Some articles on tang:
... and Collaborations Ironman 718 Cappadonna Hits Related articles Wu-Tang Clan Ironman Theodore Unit Wu-Tang Killa Beez Wu-Tang Killa Beez discography ...
... As of 881, the major agrarian rebel Huang Chao had captured the Tang capital Chang'an, forcing then-reigning Emperor Xizong to flee to Chengdu ... at the urging by the eunuch general Yang Fuguang redeclared allegiance to Tang in summer 881 ... He then took the troops northwest to join the other Tang troops in campaign against Huang ...
... Wu-Tang Meets the Indie Culture is an album released October 18, 2005 ... together by Bronze Nazareth, who has produced Wu-Tang and others ... It includes collaborated tracks by Wu-Tang Clan members, Wu-Tang Clan affiliates, and various other underground hip-hop artists such as Cannibal Ox, Aesop ...
... Tang (Irish An Teanga, meaning "The tongue") is a full village and a half-parish in County Westmeath, on the N55 national secondary road between Athlone and Ballymahon, County Longford ... Tang is in the parish of Drumraney ... Tang is in County Westmeath but on the border with County Longford from which it is separated by the River Tang, which flows into Lough Ree 3 km downstream via the River ...
... Goguryeo-Tang War – 645 Including Goguryeo and Baekje alliance against Tang and Silla ...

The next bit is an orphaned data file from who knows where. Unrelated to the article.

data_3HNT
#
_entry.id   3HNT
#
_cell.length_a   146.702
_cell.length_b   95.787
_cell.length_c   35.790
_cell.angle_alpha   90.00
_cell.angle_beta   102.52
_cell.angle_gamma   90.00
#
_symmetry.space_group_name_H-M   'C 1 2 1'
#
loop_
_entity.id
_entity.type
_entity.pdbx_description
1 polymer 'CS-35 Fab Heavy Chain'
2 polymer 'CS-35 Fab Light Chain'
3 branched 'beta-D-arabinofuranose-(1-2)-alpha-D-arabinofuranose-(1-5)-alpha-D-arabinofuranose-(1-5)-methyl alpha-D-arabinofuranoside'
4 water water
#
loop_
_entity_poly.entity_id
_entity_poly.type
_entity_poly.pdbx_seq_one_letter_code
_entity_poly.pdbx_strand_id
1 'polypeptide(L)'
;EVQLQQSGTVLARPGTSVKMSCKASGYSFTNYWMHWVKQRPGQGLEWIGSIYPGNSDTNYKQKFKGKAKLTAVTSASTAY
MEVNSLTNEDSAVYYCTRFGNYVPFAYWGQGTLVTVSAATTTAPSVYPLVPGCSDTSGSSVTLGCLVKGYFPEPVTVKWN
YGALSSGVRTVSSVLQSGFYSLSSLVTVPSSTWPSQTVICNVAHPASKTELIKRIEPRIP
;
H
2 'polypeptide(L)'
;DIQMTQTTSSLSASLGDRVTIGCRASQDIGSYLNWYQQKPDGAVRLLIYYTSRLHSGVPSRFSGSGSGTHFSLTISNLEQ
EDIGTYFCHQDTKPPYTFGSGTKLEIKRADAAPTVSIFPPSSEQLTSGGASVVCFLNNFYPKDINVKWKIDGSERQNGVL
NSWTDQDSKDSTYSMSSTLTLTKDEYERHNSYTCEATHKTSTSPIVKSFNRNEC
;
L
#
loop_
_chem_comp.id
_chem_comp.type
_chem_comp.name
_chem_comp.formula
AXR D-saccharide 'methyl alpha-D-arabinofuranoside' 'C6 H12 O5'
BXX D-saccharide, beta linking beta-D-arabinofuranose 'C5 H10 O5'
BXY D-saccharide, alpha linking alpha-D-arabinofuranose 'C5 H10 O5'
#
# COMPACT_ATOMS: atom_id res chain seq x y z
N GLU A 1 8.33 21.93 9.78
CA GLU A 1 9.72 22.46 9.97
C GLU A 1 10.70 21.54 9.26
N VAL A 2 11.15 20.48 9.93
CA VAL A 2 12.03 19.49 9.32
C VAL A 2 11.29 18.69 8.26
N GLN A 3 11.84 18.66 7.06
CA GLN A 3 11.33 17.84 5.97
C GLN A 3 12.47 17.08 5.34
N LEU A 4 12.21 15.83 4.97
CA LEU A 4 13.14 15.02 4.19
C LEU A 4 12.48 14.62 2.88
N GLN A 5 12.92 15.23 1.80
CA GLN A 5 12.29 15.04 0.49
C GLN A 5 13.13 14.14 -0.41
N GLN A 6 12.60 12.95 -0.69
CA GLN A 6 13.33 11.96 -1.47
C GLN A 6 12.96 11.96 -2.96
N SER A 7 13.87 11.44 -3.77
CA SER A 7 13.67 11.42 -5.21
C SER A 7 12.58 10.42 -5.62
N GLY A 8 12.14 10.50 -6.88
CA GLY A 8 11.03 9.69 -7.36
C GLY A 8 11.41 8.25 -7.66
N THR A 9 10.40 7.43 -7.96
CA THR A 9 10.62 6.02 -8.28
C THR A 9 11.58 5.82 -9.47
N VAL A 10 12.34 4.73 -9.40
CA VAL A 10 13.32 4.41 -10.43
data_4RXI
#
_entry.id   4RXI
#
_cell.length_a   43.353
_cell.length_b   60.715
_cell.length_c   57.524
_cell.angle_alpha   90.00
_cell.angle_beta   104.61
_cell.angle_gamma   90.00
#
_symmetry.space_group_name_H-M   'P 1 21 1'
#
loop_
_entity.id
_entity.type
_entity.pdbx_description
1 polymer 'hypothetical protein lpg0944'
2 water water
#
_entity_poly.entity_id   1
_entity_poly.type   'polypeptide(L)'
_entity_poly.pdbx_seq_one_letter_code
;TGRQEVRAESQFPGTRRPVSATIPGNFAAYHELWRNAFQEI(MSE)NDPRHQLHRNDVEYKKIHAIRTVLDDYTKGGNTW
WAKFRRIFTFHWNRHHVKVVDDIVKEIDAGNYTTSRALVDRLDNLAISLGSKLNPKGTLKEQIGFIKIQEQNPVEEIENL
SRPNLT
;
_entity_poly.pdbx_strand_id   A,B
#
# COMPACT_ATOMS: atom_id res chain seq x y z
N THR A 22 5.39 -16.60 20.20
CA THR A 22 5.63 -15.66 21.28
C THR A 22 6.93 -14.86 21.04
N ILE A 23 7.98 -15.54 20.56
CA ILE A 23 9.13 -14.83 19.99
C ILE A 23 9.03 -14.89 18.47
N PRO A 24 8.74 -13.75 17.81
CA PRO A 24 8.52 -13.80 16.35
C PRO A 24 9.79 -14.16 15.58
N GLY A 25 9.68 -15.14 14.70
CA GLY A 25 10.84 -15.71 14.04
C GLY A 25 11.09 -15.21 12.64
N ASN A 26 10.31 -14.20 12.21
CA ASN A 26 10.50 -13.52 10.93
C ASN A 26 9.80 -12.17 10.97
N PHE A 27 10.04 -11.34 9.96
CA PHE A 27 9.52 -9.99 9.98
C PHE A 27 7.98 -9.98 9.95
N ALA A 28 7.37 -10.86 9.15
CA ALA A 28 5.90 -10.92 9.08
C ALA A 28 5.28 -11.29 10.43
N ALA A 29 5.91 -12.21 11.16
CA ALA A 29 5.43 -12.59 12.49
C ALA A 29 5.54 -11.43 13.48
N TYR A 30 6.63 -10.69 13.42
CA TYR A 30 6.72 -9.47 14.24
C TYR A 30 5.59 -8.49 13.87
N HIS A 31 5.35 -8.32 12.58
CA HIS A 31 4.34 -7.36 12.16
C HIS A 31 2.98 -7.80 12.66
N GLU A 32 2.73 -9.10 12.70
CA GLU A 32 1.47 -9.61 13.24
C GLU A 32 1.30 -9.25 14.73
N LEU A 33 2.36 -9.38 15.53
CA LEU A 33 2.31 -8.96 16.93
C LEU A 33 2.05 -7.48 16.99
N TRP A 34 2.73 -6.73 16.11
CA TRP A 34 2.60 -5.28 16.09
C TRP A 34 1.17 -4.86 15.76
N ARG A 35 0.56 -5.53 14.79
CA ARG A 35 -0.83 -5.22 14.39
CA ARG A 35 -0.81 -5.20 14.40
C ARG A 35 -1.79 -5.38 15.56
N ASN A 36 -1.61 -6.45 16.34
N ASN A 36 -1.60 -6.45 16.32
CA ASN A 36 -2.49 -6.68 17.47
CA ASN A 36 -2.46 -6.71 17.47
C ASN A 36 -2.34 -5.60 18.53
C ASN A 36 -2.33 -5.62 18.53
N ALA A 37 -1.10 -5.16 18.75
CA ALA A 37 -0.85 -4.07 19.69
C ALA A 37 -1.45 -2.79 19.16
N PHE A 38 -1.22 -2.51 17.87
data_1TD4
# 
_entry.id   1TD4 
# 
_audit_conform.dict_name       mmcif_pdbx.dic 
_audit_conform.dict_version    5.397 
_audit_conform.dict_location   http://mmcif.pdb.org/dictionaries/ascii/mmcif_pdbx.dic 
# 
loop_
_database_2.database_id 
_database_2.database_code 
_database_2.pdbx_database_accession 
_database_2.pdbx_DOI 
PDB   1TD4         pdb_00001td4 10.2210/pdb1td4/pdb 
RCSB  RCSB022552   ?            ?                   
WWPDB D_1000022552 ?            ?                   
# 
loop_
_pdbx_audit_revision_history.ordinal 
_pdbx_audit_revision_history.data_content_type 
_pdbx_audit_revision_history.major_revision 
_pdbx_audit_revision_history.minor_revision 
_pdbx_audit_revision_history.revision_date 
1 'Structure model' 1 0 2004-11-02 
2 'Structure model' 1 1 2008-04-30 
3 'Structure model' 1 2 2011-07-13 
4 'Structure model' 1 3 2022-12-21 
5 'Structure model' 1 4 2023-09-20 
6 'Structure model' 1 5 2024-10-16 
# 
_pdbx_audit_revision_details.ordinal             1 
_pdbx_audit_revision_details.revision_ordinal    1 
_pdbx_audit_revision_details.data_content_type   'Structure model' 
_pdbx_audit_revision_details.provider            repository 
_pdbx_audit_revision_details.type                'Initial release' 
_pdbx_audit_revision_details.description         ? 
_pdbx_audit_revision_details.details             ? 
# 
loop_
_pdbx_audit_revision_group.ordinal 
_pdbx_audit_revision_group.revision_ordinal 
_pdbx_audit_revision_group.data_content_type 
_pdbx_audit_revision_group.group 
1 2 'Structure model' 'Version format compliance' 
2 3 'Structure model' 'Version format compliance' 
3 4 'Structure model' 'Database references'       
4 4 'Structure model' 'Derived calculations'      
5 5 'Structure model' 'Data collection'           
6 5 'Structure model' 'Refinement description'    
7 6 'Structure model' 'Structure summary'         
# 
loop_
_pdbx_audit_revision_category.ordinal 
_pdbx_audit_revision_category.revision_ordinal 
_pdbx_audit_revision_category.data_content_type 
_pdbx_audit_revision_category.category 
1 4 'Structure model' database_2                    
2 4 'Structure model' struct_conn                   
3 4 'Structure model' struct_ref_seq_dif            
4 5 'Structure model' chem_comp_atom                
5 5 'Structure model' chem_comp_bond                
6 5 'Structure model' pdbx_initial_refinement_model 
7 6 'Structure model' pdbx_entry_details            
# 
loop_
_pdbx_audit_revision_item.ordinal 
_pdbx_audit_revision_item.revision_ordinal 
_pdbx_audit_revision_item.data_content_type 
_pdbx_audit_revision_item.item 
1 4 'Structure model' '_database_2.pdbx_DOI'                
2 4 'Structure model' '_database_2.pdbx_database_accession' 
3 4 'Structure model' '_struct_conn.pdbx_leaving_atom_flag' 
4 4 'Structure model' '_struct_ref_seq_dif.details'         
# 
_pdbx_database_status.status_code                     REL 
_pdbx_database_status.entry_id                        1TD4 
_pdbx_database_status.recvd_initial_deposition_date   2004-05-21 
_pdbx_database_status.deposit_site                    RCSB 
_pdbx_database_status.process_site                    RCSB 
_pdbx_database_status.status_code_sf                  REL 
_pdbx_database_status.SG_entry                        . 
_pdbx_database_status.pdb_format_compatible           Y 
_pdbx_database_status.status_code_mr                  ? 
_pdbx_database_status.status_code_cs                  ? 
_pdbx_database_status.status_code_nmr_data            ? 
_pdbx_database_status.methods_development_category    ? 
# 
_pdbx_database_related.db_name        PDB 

More definitions of "tang":
- (noun): Common black rockweed used in preparing kelp and as manure.
Synonyms: bladderwrack, black rockweed, bladder fucus, Fucus vesiculosus
- (noun): The imperial dynasty of China from 618 to 907.
Synonyms: Tang dynasty
- (noun): Any of various kelps especially of the genus Laminaria.
Synonyms: sea tangle
- (noun): Any of various coarse seaweeds.
Synonyms: sea tang
Famous quotes containing the word tang:
“A widow is a fascinating being with the flavor of maturity, the spice of experience, the piquancy of novelty, the tang of practised coquetry, and the halo of one mans approval.”
—Helen Rowland (18751950)
“The art of cursing people seems to have lost its tang since the old days when a good malediction took four deep breaths to deliver and sent the outfielders scurrying toward the fence to field.”
—Robert Benchley (18891945)